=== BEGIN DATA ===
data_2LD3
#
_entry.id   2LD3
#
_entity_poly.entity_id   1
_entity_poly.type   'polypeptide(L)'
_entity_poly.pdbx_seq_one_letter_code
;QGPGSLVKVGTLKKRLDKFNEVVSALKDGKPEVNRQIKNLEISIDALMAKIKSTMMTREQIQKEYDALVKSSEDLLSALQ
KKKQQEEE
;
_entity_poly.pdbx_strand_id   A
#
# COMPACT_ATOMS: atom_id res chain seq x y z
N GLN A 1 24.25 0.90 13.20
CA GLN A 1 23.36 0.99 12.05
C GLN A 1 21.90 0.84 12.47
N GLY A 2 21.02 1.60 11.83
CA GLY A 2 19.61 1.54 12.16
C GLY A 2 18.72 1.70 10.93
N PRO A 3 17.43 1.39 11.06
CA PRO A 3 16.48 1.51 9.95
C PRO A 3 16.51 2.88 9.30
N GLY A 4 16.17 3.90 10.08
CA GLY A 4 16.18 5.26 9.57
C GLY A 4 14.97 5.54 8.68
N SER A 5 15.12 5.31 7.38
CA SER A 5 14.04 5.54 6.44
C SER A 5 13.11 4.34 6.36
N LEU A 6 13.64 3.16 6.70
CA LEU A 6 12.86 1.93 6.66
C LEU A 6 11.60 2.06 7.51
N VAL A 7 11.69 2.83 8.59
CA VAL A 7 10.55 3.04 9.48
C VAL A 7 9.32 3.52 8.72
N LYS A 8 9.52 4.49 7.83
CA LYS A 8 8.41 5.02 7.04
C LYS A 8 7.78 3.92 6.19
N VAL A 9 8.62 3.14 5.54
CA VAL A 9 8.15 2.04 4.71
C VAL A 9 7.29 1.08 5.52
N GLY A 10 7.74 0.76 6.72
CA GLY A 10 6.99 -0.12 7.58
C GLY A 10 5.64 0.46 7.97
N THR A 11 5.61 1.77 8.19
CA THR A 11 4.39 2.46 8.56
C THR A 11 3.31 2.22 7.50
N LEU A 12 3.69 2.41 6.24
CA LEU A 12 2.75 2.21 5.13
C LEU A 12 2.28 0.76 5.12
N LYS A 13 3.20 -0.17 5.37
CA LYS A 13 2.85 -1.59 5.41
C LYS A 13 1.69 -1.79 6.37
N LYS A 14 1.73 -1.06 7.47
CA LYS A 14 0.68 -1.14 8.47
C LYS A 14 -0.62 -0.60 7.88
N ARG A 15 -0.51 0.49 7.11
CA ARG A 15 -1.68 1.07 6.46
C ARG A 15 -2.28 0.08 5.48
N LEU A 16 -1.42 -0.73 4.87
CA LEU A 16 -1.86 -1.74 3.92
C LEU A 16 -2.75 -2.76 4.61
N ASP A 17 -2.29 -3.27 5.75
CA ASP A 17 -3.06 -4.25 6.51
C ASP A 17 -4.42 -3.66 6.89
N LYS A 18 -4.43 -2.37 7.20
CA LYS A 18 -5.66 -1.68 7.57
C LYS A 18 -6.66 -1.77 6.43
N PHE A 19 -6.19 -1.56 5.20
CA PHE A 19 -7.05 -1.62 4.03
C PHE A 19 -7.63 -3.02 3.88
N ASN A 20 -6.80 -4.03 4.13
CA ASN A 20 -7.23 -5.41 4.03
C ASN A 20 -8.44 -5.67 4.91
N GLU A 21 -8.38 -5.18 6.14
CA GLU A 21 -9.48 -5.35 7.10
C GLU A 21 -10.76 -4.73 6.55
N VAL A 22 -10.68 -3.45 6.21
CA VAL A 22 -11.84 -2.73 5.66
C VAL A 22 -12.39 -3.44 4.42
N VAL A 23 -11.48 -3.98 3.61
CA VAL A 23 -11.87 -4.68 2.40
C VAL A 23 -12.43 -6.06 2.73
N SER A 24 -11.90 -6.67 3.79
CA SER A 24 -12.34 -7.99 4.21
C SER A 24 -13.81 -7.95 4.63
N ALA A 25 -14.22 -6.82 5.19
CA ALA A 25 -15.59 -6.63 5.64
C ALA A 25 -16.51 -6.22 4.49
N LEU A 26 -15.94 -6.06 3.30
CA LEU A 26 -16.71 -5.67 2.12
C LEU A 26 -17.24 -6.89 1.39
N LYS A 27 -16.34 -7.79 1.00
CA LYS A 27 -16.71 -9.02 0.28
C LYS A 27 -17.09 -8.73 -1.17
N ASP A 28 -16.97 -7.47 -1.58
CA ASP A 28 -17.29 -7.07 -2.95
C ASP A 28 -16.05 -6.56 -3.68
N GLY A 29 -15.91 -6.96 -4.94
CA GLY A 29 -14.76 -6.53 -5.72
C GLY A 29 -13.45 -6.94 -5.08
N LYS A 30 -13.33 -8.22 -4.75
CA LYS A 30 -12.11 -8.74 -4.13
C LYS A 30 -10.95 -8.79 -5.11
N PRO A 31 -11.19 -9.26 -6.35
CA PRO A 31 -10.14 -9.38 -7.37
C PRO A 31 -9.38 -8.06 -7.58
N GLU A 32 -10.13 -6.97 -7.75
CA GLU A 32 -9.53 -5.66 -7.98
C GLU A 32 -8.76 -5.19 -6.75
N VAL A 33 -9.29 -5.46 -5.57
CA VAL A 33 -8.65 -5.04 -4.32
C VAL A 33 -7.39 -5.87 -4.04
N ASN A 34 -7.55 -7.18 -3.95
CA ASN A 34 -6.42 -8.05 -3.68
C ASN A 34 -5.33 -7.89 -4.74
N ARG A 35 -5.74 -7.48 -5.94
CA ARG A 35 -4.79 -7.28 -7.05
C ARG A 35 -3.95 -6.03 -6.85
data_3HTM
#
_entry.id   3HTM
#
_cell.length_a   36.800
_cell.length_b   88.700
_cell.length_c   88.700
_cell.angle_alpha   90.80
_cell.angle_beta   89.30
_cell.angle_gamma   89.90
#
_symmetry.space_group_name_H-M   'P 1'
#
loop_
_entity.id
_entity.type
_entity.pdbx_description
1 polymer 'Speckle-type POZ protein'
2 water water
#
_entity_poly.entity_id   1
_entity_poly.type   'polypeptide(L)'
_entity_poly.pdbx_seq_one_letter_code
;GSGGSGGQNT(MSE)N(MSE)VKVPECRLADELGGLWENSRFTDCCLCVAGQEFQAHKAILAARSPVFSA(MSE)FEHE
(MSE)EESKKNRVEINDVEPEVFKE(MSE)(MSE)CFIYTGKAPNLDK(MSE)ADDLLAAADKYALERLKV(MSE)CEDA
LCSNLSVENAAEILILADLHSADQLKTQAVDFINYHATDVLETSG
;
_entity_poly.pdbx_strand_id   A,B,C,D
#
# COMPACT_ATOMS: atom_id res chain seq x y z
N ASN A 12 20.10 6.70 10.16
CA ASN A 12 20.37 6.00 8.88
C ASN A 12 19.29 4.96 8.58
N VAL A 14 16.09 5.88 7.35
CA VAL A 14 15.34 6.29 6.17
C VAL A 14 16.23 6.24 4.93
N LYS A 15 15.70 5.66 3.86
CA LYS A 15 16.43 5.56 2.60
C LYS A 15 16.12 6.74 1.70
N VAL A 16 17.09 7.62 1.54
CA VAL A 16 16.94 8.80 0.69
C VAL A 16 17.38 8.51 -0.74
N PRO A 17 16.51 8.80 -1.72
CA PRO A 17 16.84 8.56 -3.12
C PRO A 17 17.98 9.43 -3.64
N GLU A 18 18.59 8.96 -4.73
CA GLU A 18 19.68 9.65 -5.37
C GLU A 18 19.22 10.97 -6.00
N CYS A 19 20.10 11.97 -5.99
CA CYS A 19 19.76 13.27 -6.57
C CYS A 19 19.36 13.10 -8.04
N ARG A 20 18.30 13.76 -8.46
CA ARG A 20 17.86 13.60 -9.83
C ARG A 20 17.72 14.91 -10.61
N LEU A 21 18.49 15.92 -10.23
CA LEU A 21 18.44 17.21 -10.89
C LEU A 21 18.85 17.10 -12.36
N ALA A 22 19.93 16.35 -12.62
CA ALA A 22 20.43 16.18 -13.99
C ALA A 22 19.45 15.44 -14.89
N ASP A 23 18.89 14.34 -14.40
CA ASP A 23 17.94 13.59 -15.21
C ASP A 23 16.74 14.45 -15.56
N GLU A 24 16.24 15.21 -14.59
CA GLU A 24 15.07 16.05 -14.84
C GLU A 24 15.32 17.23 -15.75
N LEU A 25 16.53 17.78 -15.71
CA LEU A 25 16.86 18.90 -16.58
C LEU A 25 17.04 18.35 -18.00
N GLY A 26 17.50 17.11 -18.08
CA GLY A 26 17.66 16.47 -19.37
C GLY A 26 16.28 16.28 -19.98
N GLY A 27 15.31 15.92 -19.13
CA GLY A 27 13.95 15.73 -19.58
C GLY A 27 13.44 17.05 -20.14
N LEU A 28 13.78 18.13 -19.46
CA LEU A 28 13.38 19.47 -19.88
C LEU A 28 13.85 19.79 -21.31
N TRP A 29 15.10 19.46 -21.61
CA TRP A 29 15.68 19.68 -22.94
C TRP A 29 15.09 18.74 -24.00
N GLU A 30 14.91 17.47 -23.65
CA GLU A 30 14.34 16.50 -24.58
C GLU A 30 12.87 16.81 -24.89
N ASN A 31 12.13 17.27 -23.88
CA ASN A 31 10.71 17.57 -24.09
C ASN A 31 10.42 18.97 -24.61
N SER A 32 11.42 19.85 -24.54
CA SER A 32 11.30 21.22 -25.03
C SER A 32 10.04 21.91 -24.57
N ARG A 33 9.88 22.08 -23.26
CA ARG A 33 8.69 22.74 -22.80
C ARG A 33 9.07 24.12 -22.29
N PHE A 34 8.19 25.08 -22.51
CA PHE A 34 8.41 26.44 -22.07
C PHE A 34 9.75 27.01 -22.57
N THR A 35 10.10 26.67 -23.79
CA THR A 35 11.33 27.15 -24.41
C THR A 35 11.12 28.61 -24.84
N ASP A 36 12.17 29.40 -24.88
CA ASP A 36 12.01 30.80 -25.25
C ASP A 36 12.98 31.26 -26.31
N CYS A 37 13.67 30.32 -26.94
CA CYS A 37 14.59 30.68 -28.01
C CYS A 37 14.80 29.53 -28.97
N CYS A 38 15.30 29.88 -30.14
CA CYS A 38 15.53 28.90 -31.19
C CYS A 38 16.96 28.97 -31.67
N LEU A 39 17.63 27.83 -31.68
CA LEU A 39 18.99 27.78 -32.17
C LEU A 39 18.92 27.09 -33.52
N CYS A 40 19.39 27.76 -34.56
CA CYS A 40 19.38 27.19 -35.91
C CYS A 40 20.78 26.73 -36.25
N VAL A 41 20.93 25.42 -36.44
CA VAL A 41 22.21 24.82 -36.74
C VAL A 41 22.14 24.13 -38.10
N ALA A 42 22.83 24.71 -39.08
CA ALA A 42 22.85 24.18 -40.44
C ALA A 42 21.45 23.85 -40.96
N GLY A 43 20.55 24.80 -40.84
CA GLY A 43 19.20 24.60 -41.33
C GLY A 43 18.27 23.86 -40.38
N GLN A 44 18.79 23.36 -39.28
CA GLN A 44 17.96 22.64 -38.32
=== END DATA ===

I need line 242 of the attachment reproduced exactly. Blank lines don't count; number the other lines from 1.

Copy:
N GLN A 44 18.79 23.36 -39.28